Barclays reports a surprise increase in its core capital ratio, as the bank takes advantage of its rising profits to put money aside for expected demands on its cash from legal issues and worsening global market conditions. David Pollard reports.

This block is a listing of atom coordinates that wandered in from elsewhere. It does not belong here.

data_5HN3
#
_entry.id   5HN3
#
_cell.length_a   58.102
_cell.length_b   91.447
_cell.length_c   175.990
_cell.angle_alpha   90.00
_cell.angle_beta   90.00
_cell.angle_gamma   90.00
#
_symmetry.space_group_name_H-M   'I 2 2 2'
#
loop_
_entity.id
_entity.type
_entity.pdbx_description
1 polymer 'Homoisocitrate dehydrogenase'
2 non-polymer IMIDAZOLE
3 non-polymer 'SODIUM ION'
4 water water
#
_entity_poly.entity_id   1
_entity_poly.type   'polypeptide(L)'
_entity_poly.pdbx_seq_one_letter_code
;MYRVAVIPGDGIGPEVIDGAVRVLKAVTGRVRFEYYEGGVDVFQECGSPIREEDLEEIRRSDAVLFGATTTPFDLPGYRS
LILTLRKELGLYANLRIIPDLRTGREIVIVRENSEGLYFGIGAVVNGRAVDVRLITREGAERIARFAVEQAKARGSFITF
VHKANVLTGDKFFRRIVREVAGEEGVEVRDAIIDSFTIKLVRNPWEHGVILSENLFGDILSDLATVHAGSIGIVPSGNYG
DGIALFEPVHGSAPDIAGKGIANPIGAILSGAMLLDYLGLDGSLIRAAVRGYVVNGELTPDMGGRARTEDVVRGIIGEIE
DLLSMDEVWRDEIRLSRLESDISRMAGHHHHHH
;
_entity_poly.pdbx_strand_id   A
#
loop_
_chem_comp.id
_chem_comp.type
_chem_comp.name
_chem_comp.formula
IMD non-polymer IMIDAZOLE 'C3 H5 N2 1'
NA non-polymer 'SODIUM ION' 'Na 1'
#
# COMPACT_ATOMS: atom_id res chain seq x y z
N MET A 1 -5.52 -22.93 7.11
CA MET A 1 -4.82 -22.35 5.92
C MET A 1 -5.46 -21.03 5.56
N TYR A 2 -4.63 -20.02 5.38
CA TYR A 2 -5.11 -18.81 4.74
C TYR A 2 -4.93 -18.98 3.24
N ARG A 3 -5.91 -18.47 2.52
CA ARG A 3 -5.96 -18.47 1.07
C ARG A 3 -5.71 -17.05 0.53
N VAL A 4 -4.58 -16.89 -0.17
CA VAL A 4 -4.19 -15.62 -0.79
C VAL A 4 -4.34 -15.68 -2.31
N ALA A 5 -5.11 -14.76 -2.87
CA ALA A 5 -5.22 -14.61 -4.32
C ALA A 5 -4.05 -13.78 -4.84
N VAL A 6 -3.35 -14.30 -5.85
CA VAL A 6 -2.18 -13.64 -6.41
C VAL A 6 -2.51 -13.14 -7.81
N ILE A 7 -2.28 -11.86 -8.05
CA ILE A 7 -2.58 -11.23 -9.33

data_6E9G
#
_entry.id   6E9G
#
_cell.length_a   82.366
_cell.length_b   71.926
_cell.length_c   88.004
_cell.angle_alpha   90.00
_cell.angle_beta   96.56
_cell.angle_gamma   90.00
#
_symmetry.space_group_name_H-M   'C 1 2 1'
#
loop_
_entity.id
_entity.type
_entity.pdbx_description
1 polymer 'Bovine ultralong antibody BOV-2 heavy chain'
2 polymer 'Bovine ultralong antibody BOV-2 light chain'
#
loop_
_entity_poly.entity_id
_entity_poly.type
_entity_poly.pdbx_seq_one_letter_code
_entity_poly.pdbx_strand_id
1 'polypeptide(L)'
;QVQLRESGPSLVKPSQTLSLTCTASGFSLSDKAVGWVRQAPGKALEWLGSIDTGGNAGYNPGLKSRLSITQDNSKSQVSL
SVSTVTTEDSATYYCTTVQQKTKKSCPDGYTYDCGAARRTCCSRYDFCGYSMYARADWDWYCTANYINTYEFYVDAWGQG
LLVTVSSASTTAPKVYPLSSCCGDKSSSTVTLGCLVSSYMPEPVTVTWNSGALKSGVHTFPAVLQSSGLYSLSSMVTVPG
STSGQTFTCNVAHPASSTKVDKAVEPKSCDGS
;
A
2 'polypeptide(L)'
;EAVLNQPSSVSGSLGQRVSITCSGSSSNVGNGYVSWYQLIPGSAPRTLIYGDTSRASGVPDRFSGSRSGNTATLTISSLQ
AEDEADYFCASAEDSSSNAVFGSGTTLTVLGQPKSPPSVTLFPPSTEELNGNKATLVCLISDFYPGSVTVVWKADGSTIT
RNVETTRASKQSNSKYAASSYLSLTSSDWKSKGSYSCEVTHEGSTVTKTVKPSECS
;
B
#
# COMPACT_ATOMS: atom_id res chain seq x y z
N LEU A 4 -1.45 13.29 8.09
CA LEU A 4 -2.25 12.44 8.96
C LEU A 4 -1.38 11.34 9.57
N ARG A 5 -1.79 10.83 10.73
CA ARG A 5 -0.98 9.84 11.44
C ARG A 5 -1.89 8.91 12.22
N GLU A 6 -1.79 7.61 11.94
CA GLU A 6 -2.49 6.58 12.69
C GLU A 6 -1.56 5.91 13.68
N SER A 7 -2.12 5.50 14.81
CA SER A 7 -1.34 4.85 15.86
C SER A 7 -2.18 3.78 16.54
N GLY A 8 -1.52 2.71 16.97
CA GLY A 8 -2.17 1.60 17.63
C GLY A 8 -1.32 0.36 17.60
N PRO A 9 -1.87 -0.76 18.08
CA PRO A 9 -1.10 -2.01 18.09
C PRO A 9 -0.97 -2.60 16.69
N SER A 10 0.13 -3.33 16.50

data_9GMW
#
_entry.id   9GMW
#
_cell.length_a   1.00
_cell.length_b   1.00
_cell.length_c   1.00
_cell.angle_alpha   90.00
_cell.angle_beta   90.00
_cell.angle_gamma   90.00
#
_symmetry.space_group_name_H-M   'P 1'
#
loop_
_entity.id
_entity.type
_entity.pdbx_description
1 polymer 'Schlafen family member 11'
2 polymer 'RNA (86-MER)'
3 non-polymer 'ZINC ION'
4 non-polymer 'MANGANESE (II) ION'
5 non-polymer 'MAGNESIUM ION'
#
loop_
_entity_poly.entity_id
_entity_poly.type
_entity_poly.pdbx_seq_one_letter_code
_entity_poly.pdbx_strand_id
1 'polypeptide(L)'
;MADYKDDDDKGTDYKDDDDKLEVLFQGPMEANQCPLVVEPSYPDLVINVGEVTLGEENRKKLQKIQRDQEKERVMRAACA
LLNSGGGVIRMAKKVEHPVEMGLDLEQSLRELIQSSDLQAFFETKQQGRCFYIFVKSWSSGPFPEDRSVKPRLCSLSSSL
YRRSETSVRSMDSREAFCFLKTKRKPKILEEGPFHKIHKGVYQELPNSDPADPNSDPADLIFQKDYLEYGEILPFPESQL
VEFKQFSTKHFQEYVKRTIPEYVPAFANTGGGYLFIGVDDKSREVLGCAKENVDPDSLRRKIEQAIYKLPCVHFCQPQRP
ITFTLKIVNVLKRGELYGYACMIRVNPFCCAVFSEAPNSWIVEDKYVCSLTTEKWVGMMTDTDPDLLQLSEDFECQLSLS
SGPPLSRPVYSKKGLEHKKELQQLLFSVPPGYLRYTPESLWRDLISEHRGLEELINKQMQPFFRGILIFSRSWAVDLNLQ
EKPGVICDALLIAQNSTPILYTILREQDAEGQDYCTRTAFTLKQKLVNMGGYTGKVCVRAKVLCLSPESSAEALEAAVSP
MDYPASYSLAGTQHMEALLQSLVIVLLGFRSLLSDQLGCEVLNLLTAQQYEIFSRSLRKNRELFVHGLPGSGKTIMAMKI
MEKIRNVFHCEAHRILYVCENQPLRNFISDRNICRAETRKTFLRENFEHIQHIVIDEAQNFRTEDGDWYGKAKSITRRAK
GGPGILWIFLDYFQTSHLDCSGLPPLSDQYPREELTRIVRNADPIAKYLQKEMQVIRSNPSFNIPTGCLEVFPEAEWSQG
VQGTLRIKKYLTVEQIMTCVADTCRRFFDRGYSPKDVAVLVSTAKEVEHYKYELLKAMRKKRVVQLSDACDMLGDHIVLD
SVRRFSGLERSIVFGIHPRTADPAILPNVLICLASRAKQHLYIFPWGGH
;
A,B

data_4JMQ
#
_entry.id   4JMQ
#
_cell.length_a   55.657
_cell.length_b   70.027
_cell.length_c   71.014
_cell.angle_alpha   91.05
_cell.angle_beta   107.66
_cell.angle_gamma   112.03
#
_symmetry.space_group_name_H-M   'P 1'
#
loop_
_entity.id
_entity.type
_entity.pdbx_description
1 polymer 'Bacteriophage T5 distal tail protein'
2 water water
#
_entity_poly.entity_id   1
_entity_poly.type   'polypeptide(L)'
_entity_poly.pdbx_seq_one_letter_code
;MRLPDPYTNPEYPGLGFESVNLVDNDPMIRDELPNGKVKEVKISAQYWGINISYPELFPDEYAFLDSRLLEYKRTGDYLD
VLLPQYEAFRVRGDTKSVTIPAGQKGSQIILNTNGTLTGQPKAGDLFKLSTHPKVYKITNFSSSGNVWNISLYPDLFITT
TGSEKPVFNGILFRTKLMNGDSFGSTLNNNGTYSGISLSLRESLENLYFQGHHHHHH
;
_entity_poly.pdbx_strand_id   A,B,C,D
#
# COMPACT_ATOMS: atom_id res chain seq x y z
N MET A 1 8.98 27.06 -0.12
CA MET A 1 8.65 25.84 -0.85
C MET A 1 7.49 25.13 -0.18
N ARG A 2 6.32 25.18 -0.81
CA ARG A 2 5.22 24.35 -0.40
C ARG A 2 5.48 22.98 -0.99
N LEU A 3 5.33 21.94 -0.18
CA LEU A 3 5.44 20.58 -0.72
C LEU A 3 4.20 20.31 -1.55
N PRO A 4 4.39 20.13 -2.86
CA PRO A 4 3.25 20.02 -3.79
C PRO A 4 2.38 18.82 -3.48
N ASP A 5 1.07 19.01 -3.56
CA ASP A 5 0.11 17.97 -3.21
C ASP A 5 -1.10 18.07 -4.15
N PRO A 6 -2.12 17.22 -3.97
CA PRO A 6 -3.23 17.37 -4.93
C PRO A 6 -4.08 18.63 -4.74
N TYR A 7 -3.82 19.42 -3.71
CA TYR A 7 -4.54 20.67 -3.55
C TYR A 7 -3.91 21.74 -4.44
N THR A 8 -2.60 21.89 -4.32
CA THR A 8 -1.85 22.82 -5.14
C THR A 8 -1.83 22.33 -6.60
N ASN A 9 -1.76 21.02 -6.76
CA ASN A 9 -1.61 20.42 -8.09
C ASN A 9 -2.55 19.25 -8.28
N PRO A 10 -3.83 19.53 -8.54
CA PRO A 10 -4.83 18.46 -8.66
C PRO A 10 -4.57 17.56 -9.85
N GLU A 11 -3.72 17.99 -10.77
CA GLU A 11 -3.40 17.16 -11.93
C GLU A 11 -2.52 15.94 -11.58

Strong headwinds for Europe's banks - but some of Britain's better able to deal with them. After bumper profits from Lloyds this week, Barclays now surprising with an unexpected jump in its core capital ratio - a measure of the bank's financial strength that fell short in recent stress tests. With that now at 12.4 per cent, its boss says there's no reason to raise capital. While for fans of London's financial district - there was even a strong message on Brexit. SOUNDBITE (English) BARCLAYS CEO, JES STALEY, SAYING: "I continue to believe that London will be the financial centre for Europe, even without the single market, and we're committed to the UK." Pretax profit, though below forecasts, was at 3.2 billion pounds also up - by nearly three times 2015's result. The bank flagging faster-than-expected progress on selling-off unwanted assets outside the UK. (SOUNDBITE) (English) WILSON KING INVESTMENT MANAGEMENT, HEAD OF RESEARCH, RICHARD HUNTER, SAYING: "In terms of its non-core unit, the bank is actually pledging to cut that six months ahead of schedule. So the shares were up two to three per cent in early trade, which caps off a pretty good performance if you look back over the last year, when the shares were up 49 per cent." But there were also strong numbers from its investment banking division. Credit trading up 44 percent - and in line with big US rivals .... (SOUNDBITE) (English) WILSON KING INVESTMENT MANAGEMENT, HEAD OF RESEARCH, RICHARD HUNTER, SAYING: "They're obviously lagging behind the top five or so banks in the US, but nonetheless, that made a contribution. We've also got the situation, of course, where Barclaycard continues to fire on all cylinders." But at 2.2 billion pounds, credit provisions for late payments by in particular US customers saw an increase of 35 per cent. And it still faces US lawsuits over selling mortgage-backed securities. Barclays alone among the bigger banks in choosing to contest a case where others have settled. One headwind at least still blowing.